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  • Mueller Day could be underwhelming for the markets
  • Momentum continues for US/Chinese trade deal on reports of new round of face-to-face talks
  • U.S. retail sales expected to rebound sharply after 4-month slump 
 

Mueller Day could be underwhelming for the markets -- The markets are braced for a potentially volatile day depending on what transpires on the Mueller front.  Attorney General Barr is scheduled to give a press conference this morning and the redacted Mueller report is due to be released by the Justice Department later in the day.  President Trump said he may hold a press conference today as well.  Washington is certainly in a frenzy ahead of today's report.

Attorney General Barr in his initial summary letter said that the Mueller report did not find evidence of collusion between the Trump administration and the Russians.  However, the Mueller report said it found evidence on both sides as to whether President Trump obstructed justice and Special Counsel Mueller did not draw a final conclusion on that issue.

The key information in today's redacted Mueller report will therefore be whether there is enough evidence of obstruction for the House Democrats to begin an impeachment inquiry.  An impeachment inquiry would dramatically dial up the political uncertainty in Washington and would therefore be a bearish factor for stocks.

However, an impeachment attempt by House Democrats still seems unlikely given that the Mueller report sounds inconclusive on the issue and since House Speaker Pelosi has downplayed the possibility of impeachment.  In addition, there is little reason for the House to impeach since the Senate would be highly unlikely to convict by the necessary two-thirds majority.  On that basis, the markets may continue to show generally little reaction to the twists and turns in the Russia investigation and related matters.

 

Momentum continues for US/Chinese trade deal on reports of new round of face-to-face talks -- The markets were encouraged by momentum for a US/Chinese trade deal after reports about the tentative scheduling of a new round of face-to-face talks.  Both the Wall Street Journal and Bloomberg reported that Lighthizer/Mnuchin will travel to China for talks in the week of April 29 and that Chinese Vice Premier Liu will travel to Washington for talks the following week (May 6).

Bloomberg reported that the U.S. and China are aiming to reach an agreement by early-May, allowing Presidents Trump and Xi to sign the deal later in May.  Bloomberg said that the Trump administration wants to announce an agreement during Mr. Liu's visit to Washington in the week of May 6 and the timing of a Trump/Xi signing summit later in the month.

The main outstanding issue appears to be which penalty tariffs will be left in place after the trade agreement is signed.  The U.S. is apparently willing to drop the second round of tariffs on $200 billion of Chinese goods, but plans to keep in the place the first round of 25% tariffs on $50 billion of Chinese goods.

China therefore apparently intends to keep in place the retaliatory tariffs that it imposed in response to the first round of U.S. tariffs on $50 billion of Chinese goods.  Reports emerged this week that the U.S. is asking China to shift those retaliatory tariffs away from agriculture products to other goods.  The Trump administration presumably does not want to go into next year's election season with China still imposing heavy tariffs on most U.S. agriculture products.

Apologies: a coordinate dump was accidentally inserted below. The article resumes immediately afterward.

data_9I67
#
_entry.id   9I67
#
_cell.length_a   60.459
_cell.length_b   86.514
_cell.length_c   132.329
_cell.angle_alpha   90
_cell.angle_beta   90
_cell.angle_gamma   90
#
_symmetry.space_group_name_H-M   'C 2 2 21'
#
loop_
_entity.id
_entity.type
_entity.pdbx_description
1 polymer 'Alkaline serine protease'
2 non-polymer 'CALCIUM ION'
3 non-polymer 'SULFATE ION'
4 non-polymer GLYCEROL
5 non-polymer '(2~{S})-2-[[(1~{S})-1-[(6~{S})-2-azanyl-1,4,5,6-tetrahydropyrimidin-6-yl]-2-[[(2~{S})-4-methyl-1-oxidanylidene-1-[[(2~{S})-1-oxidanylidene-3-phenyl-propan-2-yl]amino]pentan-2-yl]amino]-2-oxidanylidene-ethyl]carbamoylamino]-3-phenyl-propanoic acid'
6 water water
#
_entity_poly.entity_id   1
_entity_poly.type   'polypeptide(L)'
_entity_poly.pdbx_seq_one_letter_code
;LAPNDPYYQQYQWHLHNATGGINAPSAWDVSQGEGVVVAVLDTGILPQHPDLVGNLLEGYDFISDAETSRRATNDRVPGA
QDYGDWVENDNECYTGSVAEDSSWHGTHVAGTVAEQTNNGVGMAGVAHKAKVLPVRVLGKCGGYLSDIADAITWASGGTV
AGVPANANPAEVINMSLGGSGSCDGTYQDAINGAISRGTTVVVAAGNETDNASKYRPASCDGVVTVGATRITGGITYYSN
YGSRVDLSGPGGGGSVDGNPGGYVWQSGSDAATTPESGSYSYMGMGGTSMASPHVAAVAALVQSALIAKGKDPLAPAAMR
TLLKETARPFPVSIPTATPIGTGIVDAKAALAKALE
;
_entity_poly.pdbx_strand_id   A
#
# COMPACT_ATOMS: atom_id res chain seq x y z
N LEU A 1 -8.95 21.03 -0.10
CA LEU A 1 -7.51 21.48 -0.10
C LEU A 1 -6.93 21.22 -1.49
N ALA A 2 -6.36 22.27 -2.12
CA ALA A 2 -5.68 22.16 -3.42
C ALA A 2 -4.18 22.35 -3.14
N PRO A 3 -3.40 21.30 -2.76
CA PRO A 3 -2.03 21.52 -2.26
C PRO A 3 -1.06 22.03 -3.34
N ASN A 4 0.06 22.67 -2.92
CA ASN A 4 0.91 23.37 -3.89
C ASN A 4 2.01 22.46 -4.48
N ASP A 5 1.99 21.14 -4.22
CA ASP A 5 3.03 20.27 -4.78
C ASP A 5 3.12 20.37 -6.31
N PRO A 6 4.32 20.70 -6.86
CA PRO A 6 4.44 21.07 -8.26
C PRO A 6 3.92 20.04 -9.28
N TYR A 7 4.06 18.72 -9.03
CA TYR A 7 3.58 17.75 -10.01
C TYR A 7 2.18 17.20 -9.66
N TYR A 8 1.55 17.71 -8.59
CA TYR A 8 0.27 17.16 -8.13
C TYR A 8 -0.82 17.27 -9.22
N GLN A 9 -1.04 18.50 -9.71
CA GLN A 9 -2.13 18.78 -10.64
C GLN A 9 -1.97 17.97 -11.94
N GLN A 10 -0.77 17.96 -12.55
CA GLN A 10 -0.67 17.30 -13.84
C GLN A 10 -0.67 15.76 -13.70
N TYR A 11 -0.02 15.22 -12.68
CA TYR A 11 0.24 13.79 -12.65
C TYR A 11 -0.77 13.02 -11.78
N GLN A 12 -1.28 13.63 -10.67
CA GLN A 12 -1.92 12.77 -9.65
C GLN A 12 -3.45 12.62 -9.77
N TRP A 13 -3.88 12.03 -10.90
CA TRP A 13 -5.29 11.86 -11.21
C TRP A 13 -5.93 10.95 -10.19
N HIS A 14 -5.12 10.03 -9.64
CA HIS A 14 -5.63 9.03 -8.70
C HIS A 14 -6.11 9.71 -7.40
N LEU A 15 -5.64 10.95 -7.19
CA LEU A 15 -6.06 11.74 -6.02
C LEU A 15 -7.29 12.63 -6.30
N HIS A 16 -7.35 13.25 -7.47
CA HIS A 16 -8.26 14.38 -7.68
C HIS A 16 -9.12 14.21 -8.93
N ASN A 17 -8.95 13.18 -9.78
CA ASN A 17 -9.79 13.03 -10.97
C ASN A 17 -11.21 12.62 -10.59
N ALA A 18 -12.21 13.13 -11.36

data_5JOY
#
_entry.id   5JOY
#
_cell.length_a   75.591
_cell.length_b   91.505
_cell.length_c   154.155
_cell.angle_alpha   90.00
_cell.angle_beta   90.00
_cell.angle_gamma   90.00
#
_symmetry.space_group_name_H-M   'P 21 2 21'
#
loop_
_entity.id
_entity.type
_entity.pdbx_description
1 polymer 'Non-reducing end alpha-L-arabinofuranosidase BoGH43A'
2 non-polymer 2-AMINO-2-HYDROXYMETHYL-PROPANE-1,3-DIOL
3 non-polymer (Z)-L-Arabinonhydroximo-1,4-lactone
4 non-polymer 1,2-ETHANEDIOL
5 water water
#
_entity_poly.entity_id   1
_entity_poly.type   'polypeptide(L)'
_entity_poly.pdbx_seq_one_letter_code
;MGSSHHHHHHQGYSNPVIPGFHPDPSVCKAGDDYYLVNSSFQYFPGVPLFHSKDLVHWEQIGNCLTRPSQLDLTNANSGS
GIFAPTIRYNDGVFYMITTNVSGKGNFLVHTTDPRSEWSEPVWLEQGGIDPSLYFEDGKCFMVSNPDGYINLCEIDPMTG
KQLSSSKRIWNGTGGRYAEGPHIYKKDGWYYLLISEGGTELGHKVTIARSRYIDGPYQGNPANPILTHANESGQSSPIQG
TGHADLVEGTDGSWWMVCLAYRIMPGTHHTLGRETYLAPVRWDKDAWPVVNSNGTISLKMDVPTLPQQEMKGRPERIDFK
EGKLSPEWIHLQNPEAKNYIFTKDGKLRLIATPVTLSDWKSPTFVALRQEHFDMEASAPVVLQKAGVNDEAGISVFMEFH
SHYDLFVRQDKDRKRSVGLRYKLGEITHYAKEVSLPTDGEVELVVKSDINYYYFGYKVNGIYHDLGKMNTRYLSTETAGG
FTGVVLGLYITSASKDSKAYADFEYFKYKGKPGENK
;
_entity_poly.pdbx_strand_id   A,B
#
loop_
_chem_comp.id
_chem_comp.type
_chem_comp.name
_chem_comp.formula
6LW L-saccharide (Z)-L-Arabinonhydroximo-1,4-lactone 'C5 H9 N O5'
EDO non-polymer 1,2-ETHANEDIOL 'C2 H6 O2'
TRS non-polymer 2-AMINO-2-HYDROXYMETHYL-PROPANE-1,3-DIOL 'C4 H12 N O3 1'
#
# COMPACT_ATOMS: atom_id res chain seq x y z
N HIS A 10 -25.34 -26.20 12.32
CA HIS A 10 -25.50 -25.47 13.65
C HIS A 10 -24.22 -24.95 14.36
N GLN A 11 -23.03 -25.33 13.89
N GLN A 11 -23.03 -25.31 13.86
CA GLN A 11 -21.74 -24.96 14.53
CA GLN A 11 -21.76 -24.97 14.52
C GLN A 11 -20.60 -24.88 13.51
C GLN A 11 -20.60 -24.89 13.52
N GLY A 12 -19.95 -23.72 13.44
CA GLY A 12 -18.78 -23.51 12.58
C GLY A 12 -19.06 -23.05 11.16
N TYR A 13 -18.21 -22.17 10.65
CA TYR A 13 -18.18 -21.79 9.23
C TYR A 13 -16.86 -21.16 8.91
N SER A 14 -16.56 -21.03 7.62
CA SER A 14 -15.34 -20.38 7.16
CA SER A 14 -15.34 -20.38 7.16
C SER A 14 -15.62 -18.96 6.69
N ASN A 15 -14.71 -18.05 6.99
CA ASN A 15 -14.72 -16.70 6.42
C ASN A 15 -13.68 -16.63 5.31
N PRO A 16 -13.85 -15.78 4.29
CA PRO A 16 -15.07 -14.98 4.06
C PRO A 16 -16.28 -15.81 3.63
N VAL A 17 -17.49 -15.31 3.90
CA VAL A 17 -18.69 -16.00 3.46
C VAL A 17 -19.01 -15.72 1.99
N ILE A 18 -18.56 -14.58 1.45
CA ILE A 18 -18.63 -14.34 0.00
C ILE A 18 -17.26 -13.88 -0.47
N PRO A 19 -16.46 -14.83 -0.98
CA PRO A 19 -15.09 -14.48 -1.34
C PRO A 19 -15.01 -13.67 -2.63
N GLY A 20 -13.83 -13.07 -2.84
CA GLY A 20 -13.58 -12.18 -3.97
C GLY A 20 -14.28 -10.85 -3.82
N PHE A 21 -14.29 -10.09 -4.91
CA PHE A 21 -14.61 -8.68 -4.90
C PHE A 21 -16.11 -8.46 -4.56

Meanwhile on the Japanese trade front, Japanese Trade Minister Motegi after his Monday/Tuesday meetings with USTR Lighthizer said he expects to return to the U.S. next week for another round of talks.  Mr. Motegi may accompany Japanese Prime Minister Abe who will be in Washington next week for a summit with President Trump.

In this week's first round of US/Japanese trade talks, the focus was on agriculture and autos.  The two sides also agreed to take up digital trade in future negotiating sessions.  However, Japan apparently wants to limit the talks to those areas and wants to wrap up an agreement fairly quickly.  Mr. Motegi said, "The possibility that there'll be other areas raised for negotiation is very low.  The U.S. side said they don't expect to include in the negotiations areas that will take a long time.  Matters that would require systemic reforms in Japan would take a very long time."  

Mr. Motegi brushed off questions about whether there will be a currency agreement as part of the US/Japanese trade deal.  He said that a currency agreement was the remit of Japan's finance minister and Treasury Secretary Mnuchin.

U.S. retail sales expected to rebound sharply after 4-month slump -- The consensus is for today's March U.S. retail sales report to show a solid increase of +1.0% and +0.7% ex-autos following Feb's weak report of -0.2% and -0.4% ex-autos.  The markets are hoping that March will be the beginning of a revival of consumer spending, which has been in a slump since November.  Over the 4-month period of November through February, U.S. retail sales showed a net decline of -1.1%.

U.S. consumer spending was hurt in late 2018 and early 2019 by (1) the sharp downside correction in the stock market in Q4, (2) the widespread talk about whether a U.S. recession was imminent, (3) higher gasoline prices, and (4) the U.S. government shutdown that lasted from December 22 through January 25.  However, U.S. consumer confidence and spending now looks set to improve given (1) the sharp rally in stocks seen so far in 2019, (2) the continued strength in the U.S. labor market, and (3) optimism about interest rates and mortgage rates after the Fed in January dropped its rate-hike regime and adopted a neutral policy for 2019.

 

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